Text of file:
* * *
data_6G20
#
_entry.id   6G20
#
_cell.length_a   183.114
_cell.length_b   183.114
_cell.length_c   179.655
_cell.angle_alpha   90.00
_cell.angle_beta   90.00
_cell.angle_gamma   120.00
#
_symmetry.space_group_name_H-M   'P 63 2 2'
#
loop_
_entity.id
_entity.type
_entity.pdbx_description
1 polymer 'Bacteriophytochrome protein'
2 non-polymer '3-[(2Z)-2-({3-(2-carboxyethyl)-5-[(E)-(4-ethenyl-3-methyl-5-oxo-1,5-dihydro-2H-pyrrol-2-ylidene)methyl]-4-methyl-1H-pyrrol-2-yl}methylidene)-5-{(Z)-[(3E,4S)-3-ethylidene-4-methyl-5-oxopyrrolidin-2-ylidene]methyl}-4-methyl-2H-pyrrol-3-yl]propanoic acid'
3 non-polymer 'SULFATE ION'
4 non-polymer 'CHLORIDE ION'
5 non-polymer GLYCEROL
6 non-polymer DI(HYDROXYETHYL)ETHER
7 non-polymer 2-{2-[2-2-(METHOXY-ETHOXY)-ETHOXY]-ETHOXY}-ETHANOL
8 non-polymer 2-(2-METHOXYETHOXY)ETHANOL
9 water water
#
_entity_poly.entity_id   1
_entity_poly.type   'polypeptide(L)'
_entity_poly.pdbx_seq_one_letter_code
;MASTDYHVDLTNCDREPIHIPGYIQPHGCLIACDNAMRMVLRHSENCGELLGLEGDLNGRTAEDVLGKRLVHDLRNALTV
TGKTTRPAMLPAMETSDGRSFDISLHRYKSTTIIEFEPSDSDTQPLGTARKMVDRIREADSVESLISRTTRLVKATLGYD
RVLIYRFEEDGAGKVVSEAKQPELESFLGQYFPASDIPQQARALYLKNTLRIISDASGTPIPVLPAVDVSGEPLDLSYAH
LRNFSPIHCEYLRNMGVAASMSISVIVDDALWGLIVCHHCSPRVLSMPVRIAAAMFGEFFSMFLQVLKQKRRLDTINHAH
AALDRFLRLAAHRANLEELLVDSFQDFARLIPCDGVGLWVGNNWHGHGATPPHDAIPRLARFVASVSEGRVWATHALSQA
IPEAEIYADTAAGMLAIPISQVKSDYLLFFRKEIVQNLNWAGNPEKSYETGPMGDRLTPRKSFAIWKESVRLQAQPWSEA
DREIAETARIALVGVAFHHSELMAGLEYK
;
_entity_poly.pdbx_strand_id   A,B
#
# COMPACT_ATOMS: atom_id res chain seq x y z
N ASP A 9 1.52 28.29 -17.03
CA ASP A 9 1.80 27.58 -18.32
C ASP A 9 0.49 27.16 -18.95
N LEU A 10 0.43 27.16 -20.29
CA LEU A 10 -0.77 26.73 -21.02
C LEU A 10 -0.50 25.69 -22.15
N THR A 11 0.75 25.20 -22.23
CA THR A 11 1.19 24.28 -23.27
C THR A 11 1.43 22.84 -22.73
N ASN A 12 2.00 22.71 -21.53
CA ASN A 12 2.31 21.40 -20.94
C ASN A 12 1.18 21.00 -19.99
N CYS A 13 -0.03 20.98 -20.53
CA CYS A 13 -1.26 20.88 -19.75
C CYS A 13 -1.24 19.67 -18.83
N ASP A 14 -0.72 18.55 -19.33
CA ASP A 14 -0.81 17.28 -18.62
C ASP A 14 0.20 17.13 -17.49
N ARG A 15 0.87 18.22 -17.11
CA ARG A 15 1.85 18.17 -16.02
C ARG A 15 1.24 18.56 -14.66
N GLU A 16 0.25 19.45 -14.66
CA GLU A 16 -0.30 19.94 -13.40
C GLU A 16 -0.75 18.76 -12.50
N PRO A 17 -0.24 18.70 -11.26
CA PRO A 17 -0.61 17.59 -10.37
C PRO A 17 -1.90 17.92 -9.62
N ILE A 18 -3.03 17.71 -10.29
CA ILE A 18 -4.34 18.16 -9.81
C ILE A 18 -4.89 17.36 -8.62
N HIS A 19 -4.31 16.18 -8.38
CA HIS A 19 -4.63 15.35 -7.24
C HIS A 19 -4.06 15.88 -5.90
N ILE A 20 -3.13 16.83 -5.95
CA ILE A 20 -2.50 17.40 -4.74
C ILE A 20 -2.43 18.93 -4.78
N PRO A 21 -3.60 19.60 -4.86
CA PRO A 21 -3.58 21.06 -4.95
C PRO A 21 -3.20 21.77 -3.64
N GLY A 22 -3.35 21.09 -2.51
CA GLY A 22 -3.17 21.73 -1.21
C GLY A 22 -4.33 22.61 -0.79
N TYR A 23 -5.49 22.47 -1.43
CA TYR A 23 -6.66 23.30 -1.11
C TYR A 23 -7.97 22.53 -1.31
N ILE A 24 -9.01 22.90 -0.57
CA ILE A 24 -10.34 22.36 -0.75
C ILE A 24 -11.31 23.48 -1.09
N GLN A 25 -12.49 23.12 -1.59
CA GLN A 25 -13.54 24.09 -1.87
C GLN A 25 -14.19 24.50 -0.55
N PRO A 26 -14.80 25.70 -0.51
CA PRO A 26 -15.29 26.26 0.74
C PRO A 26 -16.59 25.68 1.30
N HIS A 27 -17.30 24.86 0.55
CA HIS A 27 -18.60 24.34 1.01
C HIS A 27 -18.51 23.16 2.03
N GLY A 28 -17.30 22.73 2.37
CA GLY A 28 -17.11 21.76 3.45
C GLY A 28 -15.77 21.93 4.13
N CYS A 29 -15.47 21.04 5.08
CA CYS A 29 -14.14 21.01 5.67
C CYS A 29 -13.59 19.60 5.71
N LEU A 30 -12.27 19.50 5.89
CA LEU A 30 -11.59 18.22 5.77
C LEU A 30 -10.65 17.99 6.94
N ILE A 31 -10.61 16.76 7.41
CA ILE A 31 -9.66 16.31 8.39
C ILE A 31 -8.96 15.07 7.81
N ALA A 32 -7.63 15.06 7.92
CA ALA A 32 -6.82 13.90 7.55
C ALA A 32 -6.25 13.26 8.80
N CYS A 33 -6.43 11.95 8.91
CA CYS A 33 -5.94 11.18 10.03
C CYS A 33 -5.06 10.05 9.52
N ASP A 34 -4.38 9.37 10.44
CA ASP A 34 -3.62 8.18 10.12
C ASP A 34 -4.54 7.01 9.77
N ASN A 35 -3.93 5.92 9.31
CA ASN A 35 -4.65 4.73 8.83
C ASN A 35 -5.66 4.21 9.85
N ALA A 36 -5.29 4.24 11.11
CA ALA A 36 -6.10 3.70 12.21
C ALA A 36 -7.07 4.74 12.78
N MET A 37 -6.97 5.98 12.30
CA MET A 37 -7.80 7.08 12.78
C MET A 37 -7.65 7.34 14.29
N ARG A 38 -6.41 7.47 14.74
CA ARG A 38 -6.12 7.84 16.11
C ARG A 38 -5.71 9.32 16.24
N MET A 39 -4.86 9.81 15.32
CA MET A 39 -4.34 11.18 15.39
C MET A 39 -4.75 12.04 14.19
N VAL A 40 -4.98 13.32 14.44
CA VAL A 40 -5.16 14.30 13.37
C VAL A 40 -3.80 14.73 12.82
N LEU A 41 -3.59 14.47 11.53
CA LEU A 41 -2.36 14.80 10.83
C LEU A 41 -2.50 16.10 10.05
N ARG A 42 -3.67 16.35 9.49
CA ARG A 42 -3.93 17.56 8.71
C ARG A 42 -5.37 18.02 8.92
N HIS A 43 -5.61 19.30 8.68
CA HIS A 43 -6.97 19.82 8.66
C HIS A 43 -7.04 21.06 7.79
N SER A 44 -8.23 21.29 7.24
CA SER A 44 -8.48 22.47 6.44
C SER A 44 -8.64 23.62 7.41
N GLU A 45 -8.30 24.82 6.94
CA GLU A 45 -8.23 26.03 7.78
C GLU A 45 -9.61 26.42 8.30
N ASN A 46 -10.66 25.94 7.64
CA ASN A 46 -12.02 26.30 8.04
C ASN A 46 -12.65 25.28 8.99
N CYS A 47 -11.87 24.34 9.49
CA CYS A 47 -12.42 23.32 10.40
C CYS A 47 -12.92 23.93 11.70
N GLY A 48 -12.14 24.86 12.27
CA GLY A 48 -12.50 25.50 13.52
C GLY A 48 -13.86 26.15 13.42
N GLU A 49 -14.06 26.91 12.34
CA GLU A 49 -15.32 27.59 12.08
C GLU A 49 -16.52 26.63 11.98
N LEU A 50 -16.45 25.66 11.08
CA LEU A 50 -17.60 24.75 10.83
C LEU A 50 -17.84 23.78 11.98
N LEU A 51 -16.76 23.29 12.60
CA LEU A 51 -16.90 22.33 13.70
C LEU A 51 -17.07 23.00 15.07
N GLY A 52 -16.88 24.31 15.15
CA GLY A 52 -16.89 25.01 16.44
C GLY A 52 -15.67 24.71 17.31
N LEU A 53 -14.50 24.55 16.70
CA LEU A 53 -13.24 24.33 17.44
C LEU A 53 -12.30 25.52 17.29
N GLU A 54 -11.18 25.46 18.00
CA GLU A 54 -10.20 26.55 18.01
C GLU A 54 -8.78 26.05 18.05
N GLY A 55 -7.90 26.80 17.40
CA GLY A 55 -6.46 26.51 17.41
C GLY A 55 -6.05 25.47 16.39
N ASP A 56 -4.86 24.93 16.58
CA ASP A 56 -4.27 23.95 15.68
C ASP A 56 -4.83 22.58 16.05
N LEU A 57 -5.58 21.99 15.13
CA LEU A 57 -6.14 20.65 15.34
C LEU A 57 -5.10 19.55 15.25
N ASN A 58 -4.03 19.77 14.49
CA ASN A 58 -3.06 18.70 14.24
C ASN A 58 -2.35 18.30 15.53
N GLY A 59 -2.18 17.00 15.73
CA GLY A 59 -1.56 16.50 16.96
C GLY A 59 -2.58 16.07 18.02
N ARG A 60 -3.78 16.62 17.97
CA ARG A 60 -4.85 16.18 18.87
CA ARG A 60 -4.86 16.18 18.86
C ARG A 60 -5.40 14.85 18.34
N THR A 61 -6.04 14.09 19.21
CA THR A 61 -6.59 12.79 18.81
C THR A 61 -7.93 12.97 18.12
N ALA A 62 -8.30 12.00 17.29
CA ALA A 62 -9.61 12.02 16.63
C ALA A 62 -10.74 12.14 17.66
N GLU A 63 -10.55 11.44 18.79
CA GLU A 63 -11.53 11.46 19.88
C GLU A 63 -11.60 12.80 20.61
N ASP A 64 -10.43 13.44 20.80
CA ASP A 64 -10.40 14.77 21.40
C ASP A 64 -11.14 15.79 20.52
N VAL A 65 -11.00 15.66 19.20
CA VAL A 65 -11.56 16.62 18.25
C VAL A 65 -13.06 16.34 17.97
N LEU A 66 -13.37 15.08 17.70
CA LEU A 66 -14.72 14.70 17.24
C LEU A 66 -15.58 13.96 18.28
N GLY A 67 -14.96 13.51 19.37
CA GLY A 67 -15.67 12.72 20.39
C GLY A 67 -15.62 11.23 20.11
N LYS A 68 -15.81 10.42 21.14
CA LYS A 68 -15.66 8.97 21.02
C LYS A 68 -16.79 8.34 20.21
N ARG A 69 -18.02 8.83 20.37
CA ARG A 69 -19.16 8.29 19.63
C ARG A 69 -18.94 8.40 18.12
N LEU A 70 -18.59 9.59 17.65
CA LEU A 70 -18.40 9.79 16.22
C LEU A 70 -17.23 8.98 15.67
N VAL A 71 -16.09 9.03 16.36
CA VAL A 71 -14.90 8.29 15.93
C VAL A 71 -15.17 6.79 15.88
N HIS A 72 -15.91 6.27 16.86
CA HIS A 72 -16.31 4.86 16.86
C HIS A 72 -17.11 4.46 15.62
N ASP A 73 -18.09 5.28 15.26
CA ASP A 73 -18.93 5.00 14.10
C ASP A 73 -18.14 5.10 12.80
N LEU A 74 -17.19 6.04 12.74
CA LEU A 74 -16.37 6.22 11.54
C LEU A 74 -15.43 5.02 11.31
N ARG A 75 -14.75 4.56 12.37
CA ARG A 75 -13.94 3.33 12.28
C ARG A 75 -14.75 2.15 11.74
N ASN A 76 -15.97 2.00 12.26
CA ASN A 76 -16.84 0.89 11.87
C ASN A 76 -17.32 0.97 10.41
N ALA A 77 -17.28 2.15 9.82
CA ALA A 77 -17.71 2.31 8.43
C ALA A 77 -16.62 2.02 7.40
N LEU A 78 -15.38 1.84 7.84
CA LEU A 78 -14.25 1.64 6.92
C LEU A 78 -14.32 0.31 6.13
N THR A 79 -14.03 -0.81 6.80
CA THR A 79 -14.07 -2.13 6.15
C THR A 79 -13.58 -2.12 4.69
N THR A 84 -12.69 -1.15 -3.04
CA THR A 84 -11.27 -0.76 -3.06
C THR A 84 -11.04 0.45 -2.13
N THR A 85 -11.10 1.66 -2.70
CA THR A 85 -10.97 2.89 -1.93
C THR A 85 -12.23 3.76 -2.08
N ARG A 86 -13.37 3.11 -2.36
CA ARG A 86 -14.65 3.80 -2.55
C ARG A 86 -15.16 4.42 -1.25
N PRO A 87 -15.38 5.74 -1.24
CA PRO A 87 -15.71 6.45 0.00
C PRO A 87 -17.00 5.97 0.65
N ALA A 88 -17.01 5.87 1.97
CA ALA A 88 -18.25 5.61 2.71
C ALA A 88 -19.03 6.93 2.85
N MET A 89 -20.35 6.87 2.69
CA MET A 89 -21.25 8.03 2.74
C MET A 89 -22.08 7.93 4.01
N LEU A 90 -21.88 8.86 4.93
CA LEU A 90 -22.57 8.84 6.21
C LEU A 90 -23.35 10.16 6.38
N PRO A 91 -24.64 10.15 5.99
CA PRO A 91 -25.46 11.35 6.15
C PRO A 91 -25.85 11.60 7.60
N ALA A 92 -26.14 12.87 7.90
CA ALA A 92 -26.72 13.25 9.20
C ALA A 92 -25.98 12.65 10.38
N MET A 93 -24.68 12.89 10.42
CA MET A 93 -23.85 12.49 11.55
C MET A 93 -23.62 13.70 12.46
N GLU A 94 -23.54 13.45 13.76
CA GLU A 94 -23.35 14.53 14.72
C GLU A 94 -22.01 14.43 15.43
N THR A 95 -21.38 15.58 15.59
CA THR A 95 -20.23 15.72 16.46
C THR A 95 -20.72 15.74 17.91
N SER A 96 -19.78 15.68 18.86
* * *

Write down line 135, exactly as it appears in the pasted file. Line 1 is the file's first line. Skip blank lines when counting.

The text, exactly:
N VAL A 40 -4.98 13.32 14.44